Garzon v Batash

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Garzon v Batash 2020 NY Slip Op 03501 Decided on June 24, 2020 Appellate Division, Second Department Published by New York State Law Reporting Bureau pursuant to Judiciary Law § 431. This opinion is uncorrected and subject to revision before publication in the Official Reports.

Decided on June 24, 2020 SUPREME COURT OF THE STATE OF NEW YORK Appellate Division, Second Judicial Department
CHERYL E. CHAMBERS, J.P.
SHERI S. ROMAN
JEFFREY A. COHEN
LINDA CHRISTOPHER, JJ.
2017-12943
(Index No. 700736/15)

[*1]Elza Garzon, appellant,

v

Steven Batash, et al., respondents.



Gair, Gair, Conason, Rubinowitz, Bloom, Hershenhorn, Steigman & Mackauf, New York, NY (Richard M. Steigman and D. Allen Zachary of counsel), for appellant.

Keller, O'Reilly & Watson, P.C., Woodbury, NY (Patrick J. Engle of counsel), for respondents.



DECISION & ORDER

In an action to recover damages for medical malpractice, the plaintiff appeals from an order of the Supreme Court, Queens County (Joseph J. Esposito, J.), entered September 28, 2017. The order granted that branch of the defendants' motion which was pursuant to CPLR 4404(a) to set aside as excessive a jury verdict on the issue of damages to the extent of directing a new trial on the issue of damages unless the plaintiff stipulated to reduce the verdict as to damages for past pain and suffering from the principal sum of $1,500,000 to the principal sum of $550,000, and for future pain and suffering from the principal sum of $1,000,000 to the principal sum of $100,000.

ORDERED that the order is modified, on the law, the facts, and in the exercise of discretion, by deleting the provision thereof granting that branch of the defendants' motion which was pursuant to CPLR 4404(a) to set aside as excessive the jury verdict as to future pain and suffering to the extent of directing a new trial as to those damages unless the plaintiff stipulated to reduce the verdict as to damages for future pain and suffering from the principal sum of $1,000,000 to the principal sum of $100,000, and substituting therefor a provision granting that branch of the defendants' motion to the extent of directing a new trial as to those damages unless the plaintiff shall serve and file in the office of the Clerk of the Supreme Court, Queens County, a written stipulation consenting to reduce the verdict as to damages for future pain and suffering from the principal sum of $1,000,000 to the principal sum of $500,000; as so modified, the order is affirmed, with costs to the plaintiff.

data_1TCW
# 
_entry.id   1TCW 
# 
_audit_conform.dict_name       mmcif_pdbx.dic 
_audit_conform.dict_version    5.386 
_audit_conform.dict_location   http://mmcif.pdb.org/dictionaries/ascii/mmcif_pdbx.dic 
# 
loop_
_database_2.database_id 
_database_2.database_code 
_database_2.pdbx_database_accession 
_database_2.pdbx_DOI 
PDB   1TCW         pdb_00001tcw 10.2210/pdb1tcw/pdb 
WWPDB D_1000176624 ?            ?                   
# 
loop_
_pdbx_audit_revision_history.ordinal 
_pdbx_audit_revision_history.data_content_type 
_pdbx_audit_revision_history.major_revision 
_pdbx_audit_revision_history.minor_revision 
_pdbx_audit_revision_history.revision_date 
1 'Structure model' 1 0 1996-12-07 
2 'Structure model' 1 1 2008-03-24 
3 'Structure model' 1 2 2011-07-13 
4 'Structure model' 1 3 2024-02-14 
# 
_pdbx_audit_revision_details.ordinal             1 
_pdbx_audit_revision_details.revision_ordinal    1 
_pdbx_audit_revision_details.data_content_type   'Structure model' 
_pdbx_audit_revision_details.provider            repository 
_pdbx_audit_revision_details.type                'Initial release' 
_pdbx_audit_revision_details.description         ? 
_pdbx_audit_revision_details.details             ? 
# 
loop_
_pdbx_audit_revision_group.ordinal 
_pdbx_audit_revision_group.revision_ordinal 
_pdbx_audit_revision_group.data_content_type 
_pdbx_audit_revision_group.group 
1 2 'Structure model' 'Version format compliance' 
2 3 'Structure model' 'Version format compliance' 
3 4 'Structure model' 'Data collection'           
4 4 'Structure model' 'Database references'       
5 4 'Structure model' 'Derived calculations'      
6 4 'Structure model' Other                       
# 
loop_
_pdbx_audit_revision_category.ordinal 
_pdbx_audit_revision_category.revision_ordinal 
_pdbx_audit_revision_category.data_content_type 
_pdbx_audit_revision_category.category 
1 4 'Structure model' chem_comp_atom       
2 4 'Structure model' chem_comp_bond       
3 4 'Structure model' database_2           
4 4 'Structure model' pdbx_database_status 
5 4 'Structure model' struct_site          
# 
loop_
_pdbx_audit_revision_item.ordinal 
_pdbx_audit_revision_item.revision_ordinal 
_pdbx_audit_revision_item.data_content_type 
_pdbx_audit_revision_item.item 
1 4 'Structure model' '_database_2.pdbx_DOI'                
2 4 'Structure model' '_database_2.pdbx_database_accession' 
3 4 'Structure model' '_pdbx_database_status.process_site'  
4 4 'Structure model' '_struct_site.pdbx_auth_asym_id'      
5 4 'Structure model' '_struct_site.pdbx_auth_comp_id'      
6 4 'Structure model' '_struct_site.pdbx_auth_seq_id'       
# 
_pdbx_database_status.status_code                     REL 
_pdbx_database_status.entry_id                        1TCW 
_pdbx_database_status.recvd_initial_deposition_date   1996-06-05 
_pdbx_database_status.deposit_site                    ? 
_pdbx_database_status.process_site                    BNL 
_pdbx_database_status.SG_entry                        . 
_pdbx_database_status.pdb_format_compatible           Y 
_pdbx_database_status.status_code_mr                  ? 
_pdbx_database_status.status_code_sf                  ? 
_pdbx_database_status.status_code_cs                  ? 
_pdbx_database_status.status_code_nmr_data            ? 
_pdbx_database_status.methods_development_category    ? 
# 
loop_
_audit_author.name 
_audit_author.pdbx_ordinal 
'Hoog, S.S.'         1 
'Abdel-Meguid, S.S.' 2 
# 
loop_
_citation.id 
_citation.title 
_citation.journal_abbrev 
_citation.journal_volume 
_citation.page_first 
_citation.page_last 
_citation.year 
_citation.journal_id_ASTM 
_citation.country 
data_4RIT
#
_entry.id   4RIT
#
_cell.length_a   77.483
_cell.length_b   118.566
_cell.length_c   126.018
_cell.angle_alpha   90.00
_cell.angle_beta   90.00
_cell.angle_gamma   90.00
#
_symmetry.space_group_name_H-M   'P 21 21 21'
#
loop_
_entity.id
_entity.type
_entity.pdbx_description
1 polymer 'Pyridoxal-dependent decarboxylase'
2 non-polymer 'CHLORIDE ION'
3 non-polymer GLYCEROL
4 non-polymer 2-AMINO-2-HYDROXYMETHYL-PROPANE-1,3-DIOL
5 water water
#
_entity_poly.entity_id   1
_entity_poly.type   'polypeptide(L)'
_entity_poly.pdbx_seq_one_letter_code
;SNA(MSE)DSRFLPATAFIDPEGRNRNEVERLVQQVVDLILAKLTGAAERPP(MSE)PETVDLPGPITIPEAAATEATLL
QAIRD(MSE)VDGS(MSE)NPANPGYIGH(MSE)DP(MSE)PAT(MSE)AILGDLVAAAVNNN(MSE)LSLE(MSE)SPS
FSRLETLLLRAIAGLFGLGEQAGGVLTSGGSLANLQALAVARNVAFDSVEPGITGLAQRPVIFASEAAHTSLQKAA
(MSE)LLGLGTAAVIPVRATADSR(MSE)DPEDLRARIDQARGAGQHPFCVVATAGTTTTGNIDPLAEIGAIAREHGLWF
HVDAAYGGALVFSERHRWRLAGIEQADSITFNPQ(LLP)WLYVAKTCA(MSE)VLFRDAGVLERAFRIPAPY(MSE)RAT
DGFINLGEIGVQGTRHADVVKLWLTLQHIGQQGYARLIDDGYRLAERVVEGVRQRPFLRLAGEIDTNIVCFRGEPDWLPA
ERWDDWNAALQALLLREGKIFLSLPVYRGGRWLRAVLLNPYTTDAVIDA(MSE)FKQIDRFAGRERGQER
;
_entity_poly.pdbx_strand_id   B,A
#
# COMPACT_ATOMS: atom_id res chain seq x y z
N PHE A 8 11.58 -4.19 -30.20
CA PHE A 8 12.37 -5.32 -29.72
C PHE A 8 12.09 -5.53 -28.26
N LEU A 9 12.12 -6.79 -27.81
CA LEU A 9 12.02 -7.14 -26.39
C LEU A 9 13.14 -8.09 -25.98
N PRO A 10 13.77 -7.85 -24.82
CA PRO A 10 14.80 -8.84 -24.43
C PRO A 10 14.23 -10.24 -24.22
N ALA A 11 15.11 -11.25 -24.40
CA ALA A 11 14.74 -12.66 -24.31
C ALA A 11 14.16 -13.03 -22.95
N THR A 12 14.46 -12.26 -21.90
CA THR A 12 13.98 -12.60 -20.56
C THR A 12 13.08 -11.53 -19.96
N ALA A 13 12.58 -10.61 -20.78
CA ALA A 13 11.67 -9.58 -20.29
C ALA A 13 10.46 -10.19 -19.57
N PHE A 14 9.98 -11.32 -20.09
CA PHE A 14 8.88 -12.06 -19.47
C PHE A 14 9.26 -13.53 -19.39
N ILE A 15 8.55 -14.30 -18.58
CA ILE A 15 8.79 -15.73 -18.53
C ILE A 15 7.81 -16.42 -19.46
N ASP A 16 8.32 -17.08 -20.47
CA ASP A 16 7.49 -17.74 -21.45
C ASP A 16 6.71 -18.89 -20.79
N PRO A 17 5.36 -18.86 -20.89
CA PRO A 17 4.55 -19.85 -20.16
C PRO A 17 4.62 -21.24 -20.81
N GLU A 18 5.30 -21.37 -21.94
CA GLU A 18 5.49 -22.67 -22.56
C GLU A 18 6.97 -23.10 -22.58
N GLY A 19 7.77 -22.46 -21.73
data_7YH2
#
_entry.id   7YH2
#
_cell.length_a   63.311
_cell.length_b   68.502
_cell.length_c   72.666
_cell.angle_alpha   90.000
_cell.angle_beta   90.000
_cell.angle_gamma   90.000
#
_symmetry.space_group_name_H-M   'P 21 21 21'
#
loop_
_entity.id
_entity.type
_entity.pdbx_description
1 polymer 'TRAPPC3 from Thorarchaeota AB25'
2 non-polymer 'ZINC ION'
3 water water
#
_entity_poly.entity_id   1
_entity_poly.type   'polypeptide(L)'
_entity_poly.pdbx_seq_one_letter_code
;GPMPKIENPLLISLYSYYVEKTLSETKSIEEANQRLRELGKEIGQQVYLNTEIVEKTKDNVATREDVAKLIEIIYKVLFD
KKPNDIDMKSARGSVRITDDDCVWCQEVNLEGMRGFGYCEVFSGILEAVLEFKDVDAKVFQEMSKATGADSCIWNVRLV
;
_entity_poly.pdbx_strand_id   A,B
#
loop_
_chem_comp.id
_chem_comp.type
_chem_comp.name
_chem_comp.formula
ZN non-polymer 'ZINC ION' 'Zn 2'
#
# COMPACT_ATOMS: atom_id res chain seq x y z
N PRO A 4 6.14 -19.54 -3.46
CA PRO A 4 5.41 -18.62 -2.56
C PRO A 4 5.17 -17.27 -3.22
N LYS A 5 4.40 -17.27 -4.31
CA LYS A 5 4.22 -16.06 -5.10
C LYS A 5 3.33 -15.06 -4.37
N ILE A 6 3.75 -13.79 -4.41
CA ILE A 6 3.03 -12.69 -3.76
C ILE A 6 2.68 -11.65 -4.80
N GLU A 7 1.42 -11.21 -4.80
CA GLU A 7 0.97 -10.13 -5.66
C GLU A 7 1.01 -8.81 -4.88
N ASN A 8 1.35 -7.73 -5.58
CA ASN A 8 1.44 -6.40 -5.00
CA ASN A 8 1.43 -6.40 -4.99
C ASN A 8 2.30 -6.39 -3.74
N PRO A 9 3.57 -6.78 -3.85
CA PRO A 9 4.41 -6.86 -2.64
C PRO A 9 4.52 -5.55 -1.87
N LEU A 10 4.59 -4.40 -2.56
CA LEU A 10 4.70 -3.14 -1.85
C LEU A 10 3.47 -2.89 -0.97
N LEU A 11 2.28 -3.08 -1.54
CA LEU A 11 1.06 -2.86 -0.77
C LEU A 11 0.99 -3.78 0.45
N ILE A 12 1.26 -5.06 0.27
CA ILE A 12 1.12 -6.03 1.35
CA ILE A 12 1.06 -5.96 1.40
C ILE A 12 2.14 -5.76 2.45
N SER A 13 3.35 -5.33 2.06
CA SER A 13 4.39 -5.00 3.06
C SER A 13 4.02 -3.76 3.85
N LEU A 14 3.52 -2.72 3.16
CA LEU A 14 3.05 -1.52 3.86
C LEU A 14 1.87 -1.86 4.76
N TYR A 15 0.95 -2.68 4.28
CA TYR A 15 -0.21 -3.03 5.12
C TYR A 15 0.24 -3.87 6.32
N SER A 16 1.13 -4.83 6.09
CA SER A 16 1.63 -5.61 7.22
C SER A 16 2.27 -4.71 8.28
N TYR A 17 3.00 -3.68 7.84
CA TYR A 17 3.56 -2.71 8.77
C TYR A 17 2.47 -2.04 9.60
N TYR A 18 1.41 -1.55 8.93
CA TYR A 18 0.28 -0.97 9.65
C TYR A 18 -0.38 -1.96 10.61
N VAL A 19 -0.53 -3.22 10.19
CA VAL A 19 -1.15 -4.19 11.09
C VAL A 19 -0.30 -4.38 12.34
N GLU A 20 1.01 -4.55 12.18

The plaintiff commenced this action to recover damages for medical malpractice, alleging that the defendant Steven Batash perforated a part of her small intestine as he performed an endoscopy, requiring an exploratory laparotomy to repair the perforation. At trial, the plaintiff's expert testified, among other things, that, as a result of the surgery, the plaintiff had an increased risk of developing a bowel obstruction, hernias, and bacterial overgrowth in the small intestine. In addition, he testified that the surgery left the plaintiff with an approximately 7½-inch scar on her abdomen, which was permanent in nature.

At the conclusion of the trial, the jury rendered a verdict in favor of the plaintiff and against the defendants in the principal sums of $1,500,000 for past pain and suffering and $1,000,000 [*2]for future pain and suffering. Thereafter, the Supreme Court granted that branch of the defendants' motion which was pursuant to CPLR 4404(a) to set aside as excessive the verdict on the issue of damages to the extent of directing a new trial on the issue of damages unless the plaintiff stipulated to reduce the verdict as to damages for past pain and suffering from the principal sum of $1,500,000 to the principal sum of $550,000, and for future pain and suffering from the principal sum of $1,000,000 to the principal sum of $100,000. The plaintiff appeals.

A jury's determination with respect to awards for past and future pain and suffering will not be set aside unless the award deviates materially from what would be reasonable compensation (see CPLR 5501[c]; Garcia v CPS 1 Realty, LP, 164 AD3d 656, 659; Quijano v American Tr. Ins. Co., 155 AD3d 981, 983). "Prior damages awards in cases involving similar injuries are not binding upon the courts but serve to guide and enlighten them in determining whether a verdict constitutes reasonable compensation" (Kusulas v Saco, 134 AD3d 772, 774 [internal quotation marks omitted]; see Taveras v Vega, 119 AD3d 853, 854; Miller v Weisel, 15 AD3d 458, 459). However, consideration should also be given to other factors, including the nature and extent of the injuries (see Taveras v Vega, 119 AD3d at 854).

Here, considering the nature and the extent of the plaintiff's injuries, the award for past pain and suffering, as reduced by the Supreme Court, did not deviate materially from what would be reasonable compensation (see CPLR 5501[c]; Gaspard v Aronoff, 153 AD3d 795, 797). However, under the circumstances of this case, the damages awarded to the plaintiff for future pain and suffering, as reduced by the court, deviated materially from what would be reasonable compensation, to the extent indicated herein (see Gaspard v Aronoff, 153 AD3d at 797; Rojas v Palese, 94 AD3d 557, 558; Paruolo v Yormak, 37 AD3d 794, 795).

CHAMBERS, J.P., ROMAN, COHEN and CHRISTOPHER, JJ., concur.

ENTER:

Aprilanne Agostino

Clerk of the Court